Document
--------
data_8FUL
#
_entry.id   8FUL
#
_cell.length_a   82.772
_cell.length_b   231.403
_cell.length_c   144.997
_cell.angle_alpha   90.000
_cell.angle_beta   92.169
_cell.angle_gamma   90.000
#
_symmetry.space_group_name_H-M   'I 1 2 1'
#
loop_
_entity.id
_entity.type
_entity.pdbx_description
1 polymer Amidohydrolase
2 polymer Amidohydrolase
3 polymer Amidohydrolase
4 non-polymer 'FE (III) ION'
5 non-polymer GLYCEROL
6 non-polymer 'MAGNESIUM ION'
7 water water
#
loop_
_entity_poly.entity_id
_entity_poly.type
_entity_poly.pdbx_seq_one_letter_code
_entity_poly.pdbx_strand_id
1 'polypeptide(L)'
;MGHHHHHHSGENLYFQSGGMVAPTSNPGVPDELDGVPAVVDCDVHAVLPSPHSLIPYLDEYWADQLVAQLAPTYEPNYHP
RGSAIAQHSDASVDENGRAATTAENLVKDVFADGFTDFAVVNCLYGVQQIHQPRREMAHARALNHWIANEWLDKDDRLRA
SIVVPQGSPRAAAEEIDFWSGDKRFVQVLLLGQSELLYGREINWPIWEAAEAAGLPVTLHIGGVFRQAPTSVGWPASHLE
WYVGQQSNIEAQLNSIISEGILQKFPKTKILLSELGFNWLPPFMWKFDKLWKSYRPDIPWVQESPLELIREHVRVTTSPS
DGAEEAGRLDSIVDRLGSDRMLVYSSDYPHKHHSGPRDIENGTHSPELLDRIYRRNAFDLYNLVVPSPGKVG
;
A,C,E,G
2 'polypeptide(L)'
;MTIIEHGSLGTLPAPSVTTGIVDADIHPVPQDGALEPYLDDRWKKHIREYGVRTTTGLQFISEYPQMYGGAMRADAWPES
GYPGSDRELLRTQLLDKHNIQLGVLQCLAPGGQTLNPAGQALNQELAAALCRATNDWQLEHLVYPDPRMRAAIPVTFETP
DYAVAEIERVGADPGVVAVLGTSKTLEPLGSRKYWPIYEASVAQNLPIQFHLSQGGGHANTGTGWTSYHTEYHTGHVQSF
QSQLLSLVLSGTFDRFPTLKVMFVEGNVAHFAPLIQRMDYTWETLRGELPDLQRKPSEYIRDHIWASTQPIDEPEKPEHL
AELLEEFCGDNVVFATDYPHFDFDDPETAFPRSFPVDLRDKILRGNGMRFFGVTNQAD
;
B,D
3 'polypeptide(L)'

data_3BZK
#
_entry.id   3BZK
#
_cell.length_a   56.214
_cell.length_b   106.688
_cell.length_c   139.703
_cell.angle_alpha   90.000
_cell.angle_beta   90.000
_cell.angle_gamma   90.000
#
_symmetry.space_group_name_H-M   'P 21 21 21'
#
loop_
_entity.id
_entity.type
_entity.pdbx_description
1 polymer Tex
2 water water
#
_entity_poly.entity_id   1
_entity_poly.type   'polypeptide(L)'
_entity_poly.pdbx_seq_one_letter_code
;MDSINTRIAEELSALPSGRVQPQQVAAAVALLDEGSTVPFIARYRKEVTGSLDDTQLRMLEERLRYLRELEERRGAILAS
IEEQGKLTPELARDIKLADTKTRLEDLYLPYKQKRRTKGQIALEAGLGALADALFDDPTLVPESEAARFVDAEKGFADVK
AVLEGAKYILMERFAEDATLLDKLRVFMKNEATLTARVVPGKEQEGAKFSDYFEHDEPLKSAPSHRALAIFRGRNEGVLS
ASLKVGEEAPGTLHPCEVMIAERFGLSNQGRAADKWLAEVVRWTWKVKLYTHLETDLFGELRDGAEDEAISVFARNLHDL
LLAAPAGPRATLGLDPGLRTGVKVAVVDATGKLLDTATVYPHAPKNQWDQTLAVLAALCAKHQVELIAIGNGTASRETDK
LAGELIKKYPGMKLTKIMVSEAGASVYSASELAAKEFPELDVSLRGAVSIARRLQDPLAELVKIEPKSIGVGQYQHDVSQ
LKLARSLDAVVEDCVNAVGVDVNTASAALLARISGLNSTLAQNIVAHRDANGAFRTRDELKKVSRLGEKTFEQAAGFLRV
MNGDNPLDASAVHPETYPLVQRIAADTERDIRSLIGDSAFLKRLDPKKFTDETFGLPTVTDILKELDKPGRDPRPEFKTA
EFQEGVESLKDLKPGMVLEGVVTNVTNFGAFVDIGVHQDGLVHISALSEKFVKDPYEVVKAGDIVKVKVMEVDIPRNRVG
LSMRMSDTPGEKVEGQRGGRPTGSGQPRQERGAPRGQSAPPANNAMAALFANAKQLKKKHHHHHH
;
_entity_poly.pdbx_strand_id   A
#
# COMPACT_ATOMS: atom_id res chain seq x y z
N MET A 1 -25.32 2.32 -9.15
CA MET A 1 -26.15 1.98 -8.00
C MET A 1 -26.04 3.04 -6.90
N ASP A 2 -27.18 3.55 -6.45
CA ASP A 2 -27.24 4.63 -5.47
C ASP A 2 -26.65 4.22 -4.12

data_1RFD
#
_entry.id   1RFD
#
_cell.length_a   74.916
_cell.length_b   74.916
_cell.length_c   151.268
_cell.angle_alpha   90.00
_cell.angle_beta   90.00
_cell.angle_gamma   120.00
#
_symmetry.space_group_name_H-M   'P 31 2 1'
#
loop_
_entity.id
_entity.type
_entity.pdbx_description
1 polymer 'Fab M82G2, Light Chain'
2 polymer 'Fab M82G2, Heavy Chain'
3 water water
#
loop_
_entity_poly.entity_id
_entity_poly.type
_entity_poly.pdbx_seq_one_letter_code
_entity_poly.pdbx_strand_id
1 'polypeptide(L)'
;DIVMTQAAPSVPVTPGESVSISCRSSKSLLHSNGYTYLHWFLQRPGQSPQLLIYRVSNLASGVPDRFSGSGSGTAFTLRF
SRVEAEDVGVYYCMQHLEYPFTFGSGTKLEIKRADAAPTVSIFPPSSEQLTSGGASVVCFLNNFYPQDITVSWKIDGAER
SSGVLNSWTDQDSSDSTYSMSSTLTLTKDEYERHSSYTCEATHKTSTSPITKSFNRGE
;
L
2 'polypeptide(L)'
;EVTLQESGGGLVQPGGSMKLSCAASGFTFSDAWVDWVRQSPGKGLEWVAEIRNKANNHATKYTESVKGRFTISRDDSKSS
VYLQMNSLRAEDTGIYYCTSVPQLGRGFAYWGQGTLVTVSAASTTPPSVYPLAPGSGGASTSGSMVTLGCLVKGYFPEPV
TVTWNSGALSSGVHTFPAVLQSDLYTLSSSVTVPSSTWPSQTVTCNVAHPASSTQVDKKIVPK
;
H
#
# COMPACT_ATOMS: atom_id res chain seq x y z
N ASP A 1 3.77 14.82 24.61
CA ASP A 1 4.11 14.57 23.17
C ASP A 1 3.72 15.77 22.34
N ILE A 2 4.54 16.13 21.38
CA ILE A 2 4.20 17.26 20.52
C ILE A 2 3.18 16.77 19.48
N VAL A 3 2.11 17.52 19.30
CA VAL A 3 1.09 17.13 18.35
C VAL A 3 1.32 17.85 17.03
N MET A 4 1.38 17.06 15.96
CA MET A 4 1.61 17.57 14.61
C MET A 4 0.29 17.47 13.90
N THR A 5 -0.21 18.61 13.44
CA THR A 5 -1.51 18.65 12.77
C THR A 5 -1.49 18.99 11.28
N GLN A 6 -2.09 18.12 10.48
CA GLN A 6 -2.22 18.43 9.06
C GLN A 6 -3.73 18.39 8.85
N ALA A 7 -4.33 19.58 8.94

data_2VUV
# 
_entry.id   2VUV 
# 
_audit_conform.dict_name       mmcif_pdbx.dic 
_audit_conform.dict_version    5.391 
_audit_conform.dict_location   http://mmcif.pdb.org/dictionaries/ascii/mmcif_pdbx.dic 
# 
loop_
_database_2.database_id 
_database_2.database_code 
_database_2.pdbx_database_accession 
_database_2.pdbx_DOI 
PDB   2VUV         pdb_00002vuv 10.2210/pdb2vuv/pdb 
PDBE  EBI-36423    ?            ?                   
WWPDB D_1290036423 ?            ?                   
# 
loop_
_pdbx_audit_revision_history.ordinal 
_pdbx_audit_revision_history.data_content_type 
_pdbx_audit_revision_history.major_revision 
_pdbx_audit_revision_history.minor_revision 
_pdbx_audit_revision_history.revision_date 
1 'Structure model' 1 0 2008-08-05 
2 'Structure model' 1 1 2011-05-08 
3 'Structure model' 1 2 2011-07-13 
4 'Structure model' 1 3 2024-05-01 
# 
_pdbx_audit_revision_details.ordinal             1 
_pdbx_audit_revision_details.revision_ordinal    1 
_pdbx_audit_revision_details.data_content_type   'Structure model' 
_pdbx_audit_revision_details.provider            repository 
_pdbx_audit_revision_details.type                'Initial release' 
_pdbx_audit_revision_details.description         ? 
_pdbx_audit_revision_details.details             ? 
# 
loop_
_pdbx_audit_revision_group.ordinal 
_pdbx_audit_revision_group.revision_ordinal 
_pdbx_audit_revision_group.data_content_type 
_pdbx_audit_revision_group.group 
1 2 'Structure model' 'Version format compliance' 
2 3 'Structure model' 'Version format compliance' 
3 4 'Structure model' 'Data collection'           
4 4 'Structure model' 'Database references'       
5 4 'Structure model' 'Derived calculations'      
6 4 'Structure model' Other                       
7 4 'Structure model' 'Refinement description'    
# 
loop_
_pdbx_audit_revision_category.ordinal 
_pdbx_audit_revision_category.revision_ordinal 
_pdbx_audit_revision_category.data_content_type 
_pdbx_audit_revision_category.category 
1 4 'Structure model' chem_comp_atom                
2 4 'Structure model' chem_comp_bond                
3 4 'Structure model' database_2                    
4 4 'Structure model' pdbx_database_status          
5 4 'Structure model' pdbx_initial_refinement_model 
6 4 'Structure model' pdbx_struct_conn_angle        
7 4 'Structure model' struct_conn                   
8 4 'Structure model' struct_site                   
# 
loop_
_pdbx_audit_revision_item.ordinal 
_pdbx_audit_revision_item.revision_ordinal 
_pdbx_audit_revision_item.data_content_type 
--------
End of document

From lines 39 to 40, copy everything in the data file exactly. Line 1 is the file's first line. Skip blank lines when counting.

2 'polypeptide(L)'
;MTIIEHGSLGTLPAPSVTTGIVDADIHPVPQDGALEPYLDDRWKKHIREYGVRTTTGLQFISEYPQMYGGAMRADAWPES